In Print: Volume 88: Number 6
By Hiroshi Itoh
88 Wash. U. L. Rev. 1631 (2011)
The question of how a judge decides a case has long captivated judges and court observers. Conceptualists of various kinds have long dominated inquiry in this question in Japan. They construct judicial process in a syllogistic deduction of conclusions by applying law as a major premise to fact as a minor premise. They are also convinced that judicial opinions explaining a judicial holding contain ratio decidendi and sometimes obiter dicta, and critically comment on the propriety of judicial opinions on the basis of their own value judgments. Given the fact that precedent emerges out of judicial decisions, they would argue that judicial interpretations of legal issues, applied to judicially ascertained facts of legal disputes, become the source of precedent for later cases of the same facts.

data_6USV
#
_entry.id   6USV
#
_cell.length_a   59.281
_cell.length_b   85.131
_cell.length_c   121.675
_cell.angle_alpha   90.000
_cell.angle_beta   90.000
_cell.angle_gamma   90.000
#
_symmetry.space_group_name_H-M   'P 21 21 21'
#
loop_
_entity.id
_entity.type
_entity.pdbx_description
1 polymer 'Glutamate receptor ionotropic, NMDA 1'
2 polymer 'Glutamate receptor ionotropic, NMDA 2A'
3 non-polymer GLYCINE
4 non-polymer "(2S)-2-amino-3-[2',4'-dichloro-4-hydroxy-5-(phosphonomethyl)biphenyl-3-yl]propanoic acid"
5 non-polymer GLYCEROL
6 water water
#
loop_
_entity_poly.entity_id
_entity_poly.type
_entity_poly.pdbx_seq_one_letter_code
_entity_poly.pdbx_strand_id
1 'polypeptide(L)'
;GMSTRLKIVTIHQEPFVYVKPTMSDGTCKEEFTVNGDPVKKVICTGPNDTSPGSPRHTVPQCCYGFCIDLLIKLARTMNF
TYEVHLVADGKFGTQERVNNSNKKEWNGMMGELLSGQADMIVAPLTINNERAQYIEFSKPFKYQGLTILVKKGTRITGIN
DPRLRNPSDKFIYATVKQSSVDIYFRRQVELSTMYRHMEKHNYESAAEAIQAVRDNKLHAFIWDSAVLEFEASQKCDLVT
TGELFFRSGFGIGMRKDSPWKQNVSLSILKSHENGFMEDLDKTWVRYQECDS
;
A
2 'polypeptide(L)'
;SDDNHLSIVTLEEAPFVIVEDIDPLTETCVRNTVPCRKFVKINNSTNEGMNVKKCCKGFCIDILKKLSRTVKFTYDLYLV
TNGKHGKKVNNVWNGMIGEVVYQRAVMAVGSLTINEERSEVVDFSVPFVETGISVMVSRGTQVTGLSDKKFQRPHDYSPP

The behavioral model of judicial decision-making analysis conceptualizes the judicial process to proceed in the order of fact finding, tentative holding, and rationalization and justification thereof. This model also conceptualizes that this three-stage process continues until a justice has finalized his or her holdings. While justices write their opinions in the most convincing way, the behavioral approach would not assume that written opinions necessarily reveal actual reasons for final decisions in a case.